Better call Saul!
Ha! But it'll cost you. His friend of a friend ain't cheap.
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Old 02-12-13, 12:10 PM
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Originally Posted by Grand Bois View Post
You don't want to use cleaners containing lye on aluminum since it dissolves both aluminum and anodizing. If you insist on using Simple Green, rinse it off promptly.

Dawn dishwashing liquid is a great grease cutter. The car guys use it.

Denatured alcohol is not a great grease cutter.
I'm no chemist (but I play one at work), but Simple Green has a close to neutral pH, so it's not alkaline like lye. I don't know what's in it that attacks aluminum, but I agree that it does something to it, and that you shouldn't soak aluminum in it overnight or it won't look the same. That said, I discovered this because I soaked a non-anodized derailleur in it overnight and the aluminum came out chalky-white (anodized?). But after scrubbing it with steel wool and detergent, what emerged was actually a nice, soft anodized appearance.

I often use just dish soap and steel wool to degrease and polish aluminum and chromed steel parts. It usually comes out well, especially if I pre-soak the parts in simple green for just a few minutes.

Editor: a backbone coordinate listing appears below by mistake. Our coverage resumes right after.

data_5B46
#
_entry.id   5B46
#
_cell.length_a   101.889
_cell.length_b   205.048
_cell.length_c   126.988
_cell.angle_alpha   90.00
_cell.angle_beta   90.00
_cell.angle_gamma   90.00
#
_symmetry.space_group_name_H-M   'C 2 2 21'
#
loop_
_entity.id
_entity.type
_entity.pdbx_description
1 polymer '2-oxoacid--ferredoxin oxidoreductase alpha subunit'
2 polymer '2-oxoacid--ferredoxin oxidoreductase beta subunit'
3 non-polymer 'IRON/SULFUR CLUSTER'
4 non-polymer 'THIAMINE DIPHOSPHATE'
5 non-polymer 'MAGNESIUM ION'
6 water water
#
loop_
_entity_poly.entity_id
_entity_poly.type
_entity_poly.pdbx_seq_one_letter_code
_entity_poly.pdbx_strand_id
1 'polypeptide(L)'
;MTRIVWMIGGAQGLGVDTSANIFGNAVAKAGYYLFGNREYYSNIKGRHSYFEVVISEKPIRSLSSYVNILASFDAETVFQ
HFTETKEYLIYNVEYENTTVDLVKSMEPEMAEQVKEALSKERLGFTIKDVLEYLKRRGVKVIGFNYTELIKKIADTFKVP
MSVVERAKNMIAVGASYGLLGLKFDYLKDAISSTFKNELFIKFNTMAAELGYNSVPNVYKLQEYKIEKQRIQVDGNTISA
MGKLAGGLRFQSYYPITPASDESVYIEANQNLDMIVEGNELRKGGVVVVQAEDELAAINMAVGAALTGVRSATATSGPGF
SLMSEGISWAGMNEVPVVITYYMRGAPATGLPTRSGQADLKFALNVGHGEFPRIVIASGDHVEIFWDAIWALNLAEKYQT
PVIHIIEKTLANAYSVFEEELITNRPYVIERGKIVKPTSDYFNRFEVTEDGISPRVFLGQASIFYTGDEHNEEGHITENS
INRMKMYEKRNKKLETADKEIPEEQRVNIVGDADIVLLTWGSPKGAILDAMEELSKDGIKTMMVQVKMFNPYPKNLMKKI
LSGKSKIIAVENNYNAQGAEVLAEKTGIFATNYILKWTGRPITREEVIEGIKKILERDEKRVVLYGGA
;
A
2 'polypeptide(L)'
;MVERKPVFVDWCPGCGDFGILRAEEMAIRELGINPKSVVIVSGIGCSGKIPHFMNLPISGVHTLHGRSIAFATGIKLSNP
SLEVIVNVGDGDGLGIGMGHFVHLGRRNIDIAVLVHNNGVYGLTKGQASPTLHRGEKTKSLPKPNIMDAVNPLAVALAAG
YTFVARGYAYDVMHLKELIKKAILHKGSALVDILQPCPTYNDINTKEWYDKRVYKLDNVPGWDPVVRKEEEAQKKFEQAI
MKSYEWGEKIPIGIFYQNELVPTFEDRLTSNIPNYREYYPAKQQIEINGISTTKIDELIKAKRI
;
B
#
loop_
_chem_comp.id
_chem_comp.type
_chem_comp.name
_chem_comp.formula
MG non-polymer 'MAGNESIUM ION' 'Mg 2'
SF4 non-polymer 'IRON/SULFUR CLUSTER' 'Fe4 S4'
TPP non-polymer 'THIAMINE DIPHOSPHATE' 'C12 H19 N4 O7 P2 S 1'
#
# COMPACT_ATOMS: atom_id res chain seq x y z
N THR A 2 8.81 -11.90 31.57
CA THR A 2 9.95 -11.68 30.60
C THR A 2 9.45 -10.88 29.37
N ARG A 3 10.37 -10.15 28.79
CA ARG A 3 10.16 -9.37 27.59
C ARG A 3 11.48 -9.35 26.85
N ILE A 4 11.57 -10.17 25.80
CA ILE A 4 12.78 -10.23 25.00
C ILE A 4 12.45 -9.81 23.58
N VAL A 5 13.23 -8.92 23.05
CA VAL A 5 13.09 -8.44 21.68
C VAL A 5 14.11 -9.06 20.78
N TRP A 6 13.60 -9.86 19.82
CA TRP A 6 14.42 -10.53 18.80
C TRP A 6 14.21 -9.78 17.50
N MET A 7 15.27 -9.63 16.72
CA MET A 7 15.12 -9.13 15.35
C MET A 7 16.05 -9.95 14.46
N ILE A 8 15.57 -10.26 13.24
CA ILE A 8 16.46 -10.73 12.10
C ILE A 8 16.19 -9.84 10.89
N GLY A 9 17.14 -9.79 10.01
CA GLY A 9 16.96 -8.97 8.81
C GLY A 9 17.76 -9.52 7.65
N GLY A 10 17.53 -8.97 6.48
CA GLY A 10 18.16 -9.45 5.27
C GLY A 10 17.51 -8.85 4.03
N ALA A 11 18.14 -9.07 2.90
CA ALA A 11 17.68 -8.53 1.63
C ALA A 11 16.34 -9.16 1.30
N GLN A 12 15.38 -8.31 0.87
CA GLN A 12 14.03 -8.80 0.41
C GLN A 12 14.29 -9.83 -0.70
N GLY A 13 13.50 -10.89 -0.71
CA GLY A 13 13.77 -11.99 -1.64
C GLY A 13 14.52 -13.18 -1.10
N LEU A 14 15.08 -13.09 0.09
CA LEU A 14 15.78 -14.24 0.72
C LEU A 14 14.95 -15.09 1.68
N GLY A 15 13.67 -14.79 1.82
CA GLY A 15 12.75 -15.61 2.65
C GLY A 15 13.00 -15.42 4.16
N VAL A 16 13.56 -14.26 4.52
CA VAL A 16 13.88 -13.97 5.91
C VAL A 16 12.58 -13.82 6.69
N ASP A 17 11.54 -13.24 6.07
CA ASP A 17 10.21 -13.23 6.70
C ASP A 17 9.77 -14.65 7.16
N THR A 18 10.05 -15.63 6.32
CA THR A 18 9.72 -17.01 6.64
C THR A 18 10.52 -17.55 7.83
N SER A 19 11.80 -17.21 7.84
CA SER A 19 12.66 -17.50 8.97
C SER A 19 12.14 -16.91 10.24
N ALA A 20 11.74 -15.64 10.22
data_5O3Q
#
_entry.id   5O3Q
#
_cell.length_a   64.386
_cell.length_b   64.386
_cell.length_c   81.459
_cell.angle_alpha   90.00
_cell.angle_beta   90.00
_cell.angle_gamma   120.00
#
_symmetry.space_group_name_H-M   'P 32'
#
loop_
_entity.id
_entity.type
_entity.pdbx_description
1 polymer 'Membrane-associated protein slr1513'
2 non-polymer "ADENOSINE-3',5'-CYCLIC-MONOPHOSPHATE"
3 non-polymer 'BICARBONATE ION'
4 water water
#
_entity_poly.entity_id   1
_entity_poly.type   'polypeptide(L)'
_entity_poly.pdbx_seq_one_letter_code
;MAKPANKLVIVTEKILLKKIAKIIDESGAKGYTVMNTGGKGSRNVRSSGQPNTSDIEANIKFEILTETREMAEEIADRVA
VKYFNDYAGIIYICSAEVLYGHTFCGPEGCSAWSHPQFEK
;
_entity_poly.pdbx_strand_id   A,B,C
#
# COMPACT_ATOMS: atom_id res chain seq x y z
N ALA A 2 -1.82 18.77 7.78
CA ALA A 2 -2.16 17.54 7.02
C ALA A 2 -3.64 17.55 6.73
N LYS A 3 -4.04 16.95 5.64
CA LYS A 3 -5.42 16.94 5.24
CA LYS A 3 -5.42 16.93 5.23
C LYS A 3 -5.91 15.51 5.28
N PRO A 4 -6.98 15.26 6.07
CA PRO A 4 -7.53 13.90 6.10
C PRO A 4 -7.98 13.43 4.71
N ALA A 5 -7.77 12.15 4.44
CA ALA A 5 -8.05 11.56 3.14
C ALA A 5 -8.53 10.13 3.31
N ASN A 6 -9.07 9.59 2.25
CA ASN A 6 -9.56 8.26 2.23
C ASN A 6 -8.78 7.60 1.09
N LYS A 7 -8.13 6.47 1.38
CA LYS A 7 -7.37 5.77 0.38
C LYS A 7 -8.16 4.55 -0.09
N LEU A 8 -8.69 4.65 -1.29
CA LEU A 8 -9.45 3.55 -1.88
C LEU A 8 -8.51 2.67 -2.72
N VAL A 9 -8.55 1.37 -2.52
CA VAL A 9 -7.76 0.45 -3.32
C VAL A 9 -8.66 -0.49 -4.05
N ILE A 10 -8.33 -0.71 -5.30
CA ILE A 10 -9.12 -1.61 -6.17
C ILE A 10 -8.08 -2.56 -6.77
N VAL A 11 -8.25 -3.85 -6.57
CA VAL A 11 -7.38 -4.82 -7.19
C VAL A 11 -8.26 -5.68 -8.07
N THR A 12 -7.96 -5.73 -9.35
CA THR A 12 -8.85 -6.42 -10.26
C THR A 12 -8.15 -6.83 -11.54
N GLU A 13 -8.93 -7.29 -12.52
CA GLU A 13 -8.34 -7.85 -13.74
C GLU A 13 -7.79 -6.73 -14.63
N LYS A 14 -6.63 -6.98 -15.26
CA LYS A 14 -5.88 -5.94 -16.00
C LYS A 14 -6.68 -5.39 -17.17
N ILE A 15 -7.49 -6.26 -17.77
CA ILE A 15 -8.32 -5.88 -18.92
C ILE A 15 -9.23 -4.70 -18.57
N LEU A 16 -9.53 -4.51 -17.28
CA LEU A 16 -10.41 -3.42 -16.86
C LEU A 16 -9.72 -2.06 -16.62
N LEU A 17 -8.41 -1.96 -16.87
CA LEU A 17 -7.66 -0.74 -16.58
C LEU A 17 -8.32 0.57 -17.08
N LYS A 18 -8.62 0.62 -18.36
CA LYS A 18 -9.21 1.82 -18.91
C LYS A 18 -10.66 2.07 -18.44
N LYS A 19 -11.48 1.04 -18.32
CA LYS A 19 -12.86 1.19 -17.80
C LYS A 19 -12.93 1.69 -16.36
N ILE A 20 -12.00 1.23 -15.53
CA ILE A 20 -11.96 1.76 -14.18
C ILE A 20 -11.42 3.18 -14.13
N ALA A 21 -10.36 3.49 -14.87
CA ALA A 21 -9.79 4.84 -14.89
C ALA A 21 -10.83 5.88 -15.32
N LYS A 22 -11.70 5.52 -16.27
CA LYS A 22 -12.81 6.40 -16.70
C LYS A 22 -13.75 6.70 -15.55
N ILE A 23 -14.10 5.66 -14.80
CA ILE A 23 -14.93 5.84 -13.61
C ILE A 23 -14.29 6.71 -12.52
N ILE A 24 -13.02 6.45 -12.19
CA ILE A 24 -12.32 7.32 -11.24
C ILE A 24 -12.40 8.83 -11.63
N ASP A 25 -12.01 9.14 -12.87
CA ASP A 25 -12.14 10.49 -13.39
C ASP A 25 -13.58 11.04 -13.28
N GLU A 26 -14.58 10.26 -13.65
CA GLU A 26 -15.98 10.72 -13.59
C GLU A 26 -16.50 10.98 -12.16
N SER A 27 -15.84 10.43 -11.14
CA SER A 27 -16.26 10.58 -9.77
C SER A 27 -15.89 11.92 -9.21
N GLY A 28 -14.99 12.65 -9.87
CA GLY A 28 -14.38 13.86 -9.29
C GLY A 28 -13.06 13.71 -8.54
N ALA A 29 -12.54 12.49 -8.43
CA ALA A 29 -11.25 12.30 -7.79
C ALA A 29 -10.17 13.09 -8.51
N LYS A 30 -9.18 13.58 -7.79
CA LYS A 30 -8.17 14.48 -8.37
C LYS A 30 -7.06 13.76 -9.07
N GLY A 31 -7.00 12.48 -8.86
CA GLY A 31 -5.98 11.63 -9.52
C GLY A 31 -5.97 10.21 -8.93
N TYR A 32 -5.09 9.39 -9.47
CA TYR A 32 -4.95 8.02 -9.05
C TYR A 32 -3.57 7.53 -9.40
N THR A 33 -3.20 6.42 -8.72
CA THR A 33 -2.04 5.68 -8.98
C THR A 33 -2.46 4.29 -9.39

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Old 02-12-13, 12:14 PM
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Originally Posted by Flying Merkel View Post
I put my old mineral spirits (AKA paint thinner) into a two liter plastic bottle with water & dish detergent. Shake well, let settle. Poke a hole in the side to drain off the top layer of solvent. Ready to go again.
That's a great idea! I've always reclaimed used mineral spirits after letting it settle, but I always leave a little behind or else the insoluble crap starts to stir up. Never thought to try a phase separation. I guess the idea is that the insoluble crap settles at the bottom, away from the organic layer and doesn't mix in when you go to decant.